Vanderbilt is a decent team that has fought admirably in the Commodores’ three conference losses so far, but they haven’t played an opponent as good as Auburn yet. If you can lose in Atlanta by 31, you can lose on the Plains by more than 26 (even). Also, I think Arkansas is better than Vanderbilt (albeit not by a whole lot), and I don’t need to recount what happened to them a couple of weeks ago.
Speaking of Arkansas, the Hogs host Florida, which is now on track to win the SEC East. The Gators even have a loss to spare. Arkansas should be fresh after a week off though, and Florida hasn’t performed that great on the road (loss to Tennessee by 10 and beat Vandy by 7). Gators by 3, which is less than the 5.5-point spread.
I think South Carolina is improving and Missouri is getting worse. If it were @Missouri, I’d think about it, but Gamecocks -7 all day long.
With Tennessee, I’ll just go with the win of course since there is no ESPN line for FCS games.
Georgia is favored by 2 over Kentucky. Although the Wildcats always seem to disappoint in the end, they’ve treated me well the past few games while picking Georgia has been a disaster most of the year. Kentucky to win.
Marcus Randall, not to be confused with JaMarcus Russell, may have engineered the “Bluegrass Miracle” in 2002 but could not even get the Tigers on the board against Alabama that year.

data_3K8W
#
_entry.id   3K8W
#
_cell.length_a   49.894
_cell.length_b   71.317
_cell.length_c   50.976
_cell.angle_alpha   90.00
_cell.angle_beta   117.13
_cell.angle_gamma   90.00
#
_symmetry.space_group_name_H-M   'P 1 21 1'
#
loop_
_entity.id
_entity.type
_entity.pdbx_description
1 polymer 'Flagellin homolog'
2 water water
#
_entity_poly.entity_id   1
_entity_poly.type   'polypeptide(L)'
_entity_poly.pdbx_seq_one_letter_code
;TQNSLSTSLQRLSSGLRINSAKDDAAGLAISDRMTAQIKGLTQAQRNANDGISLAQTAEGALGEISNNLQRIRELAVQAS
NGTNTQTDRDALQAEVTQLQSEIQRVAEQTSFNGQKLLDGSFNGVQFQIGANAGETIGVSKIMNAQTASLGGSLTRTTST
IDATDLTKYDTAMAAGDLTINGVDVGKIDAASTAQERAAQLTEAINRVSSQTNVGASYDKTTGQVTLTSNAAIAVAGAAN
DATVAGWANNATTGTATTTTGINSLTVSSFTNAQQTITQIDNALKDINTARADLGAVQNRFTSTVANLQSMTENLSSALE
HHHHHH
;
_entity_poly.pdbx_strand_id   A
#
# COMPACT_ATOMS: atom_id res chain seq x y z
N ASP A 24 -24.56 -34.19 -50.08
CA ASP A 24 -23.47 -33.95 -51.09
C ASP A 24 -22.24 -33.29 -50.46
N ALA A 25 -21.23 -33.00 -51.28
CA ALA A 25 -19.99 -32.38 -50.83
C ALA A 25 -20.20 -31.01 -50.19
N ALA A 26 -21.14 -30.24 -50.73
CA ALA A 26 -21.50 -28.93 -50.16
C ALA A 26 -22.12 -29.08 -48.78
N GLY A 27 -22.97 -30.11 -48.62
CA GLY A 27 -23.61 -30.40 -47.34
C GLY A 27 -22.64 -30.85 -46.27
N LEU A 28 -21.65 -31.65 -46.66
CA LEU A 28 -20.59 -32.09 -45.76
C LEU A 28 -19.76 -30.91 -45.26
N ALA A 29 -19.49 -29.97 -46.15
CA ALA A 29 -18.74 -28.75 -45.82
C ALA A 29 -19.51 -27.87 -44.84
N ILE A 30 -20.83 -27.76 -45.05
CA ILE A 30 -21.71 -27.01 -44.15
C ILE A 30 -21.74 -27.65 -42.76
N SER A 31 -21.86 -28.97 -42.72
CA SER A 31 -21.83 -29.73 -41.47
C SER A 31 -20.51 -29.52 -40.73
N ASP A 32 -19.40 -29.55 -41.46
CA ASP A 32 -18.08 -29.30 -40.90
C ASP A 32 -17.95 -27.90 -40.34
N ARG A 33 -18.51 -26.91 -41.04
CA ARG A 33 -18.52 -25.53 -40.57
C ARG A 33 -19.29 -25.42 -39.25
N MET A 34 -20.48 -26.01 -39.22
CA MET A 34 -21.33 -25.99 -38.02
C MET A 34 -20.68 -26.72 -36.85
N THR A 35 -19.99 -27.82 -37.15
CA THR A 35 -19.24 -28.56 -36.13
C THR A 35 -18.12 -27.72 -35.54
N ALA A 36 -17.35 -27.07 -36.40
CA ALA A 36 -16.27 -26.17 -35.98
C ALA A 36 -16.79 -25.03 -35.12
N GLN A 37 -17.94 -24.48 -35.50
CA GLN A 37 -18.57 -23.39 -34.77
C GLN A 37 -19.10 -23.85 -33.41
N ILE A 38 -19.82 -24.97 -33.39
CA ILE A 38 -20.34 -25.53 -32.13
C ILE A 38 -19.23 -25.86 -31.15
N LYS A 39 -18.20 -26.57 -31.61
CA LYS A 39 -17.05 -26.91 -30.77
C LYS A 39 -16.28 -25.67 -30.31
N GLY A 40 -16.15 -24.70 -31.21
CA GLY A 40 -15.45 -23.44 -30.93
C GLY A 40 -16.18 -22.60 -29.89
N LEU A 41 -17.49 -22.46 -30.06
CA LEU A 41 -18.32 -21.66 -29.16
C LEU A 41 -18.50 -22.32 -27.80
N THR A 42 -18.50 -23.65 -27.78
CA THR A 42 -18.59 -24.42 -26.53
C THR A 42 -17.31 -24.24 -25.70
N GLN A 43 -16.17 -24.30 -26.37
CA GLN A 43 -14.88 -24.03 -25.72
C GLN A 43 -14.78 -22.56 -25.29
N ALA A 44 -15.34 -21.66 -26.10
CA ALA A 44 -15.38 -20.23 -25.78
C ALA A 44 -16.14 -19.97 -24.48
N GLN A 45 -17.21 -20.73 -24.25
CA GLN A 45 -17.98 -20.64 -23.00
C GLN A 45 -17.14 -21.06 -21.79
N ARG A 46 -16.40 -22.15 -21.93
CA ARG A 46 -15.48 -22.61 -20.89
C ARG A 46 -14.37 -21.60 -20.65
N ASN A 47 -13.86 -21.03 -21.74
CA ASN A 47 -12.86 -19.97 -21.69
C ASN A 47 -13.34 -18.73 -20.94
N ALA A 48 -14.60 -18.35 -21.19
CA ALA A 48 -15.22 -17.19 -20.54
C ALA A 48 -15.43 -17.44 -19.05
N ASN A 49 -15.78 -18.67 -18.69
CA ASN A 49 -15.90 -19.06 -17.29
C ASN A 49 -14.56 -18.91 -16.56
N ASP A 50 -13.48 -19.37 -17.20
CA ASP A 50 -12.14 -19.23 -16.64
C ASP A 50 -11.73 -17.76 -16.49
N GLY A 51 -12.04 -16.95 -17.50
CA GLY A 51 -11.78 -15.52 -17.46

Alabama is favored by almost an overtime-safe margin (very rare to win by 8 in OT), so I have to take LSU. The worst two LSU teams of the Miles tenure (2008 and 2014) both lost to the Tide in overtime at home. Other recent home games in the series for LSU were a loss by 4 in 2012 and a win by 3 in 2010. I really don’t think this will be the worst LSU does in the series at home since 2002.
I can’t countenance LSU losing to Alabama again, so I’ll tell myself it won’t happen this year even though the prudent pick is Alabama to win. The best argument I have is the gambler’s fallacy: LSU has to win a marginal game against Alabama at some point; and as I said, I don’t think this is the first team to lose by more than one possession at home to the Tide since 2002, which incidentally was Nick Saban’s worst team at LSU (8-5). I’ve plugged it a few times, but for more on the LSU-Alabama series, you know what to do.